Anthrax death from heroin reported in Germany

Following the deaths of seven heroin users and infections of 14 by anthrax in Scotland, fears have begin to rise in Germany following a fatal case of anthrax in a 24-year-old male injecting drug user.

The man, who has not been identified, was hospitalized on December 6, complaining of swelling in his leg following a drug injection. Details are unknown, but it is believed that the man was attempting to inject heroin into a vein.

The man was treated with meropenem and received surgical debridement following the subsequent necrotising fasciitis, eventually dying of multiorgan failure on December 13. At the time, anthrax was not suspected.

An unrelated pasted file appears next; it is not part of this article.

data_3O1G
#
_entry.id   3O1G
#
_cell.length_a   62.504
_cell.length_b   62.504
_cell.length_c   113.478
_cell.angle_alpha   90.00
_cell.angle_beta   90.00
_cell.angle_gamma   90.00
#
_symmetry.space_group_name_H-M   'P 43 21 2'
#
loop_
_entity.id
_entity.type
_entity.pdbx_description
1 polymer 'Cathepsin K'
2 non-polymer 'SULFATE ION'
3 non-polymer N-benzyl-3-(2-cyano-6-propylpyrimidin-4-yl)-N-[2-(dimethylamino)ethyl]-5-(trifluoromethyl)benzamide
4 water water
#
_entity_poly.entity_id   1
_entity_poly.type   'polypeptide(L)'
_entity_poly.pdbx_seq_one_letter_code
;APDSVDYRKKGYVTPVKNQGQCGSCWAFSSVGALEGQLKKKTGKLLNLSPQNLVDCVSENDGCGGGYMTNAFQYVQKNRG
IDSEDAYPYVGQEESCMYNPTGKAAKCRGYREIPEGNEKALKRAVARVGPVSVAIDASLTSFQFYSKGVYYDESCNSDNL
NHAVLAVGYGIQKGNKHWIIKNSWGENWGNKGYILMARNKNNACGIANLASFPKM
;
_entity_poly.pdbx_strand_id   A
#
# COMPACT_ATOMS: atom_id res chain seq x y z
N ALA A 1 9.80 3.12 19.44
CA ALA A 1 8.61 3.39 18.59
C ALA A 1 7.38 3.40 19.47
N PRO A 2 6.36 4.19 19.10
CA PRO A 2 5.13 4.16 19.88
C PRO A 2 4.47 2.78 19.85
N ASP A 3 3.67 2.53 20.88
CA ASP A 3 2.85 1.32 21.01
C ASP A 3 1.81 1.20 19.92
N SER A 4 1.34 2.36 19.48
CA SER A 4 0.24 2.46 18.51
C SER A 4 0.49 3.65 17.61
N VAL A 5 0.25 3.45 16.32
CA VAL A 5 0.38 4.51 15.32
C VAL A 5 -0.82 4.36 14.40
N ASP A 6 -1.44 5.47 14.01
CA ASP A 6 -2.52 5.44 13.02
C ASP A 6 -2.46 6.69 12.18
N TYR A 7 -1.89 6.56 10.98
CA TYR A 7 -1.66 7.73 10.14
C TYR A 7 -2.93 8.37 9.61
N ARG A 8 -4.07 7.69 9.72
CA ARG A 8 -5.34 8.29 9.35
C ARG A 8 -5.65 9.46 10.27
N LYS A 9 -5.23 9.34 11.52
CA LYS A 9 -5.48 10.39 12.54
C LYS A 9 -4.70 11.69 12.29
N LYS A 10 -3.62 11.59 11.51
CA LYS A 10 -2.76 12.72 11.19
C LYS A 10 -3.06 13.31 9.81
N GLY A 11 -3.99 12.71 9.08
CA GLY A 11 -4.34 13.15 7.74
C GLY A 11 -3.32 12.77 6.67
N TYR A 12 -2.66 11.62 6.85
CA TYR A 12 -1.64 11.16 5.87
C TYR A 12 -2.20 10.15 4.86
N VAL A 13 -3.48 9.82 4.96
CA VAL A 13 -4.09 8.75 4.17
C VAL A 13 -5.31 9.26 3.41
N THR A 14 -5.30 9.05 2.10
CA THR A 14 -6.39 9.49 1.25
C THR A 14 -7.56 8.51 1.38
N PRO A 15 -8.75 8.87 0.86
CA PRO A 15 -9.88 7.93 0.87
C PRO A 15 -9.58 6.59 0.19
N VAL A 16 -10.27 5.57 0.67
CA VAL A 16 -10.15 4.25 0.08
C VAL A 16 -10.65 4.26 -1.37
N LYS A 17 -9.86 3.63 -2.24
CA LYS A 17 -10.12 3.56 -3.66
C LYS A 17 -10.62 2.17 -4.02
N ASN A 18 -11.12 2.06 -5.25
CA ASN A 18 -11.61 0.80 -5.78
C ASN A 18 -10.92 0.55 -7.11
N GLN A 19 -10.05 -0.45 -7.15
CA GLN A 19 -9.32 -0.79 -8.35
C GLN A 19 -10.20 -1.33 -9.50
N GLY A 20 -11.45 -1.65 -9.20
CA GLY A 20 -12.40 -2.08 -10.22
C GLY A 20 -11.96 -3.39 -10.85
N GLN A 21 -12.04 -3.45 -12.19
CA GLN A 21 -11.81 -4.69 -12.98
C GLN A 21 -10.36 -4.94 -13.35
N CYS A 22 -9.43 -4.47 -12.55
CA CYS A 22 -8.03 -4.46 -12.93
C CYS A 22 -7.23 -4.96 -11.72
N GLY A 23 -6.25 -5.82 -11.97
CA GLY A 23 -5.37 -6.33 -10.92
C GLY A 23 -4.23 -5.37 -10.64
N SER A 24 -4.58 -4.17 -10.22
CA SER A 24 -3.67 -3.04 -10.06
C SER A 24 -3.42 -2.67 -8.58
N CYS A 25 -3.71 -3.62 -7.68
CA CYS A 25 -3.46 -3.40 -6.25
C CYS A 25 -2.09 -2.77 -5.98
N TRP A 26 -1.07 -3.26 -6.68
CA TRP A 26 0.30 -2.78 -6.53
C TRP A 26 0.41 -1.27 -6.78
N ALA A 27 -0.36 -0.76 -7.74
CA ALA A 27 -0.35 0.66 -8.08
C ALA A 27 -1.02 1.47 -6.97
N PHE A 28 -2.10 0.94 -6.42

A wound swab specimen revealed spore-forming bacteria which, on December 18, was diagnosed as anthrax. The last case of anthrax in Germany prior to this was reported in 1994, when a 66-year-old man suffered from an anthrax infection.

There is currently no known link between this death and the Scotland deaths and the man is not believed to have travelled to Scotland. It is assumed, however, that other drug users in the same area of Germany and even elsewhere in the country have been exposed.

If a link to the Scottish cases is shown, the hypothesis is that other countries have also been supplied with injectable drugs contaminated with anthrax.

To determine if there is a link, an epidemiological investigation was launched by the Robert Koch Institute in collaboration with the Friedrich Loeffler Institute in Jena, the Federal Research Institute for Animal Health, and local and regional health authorities in the Aachen District, North-Rhine-Wesphalia, Germany. Information was also exchanged with investigators in Scotland.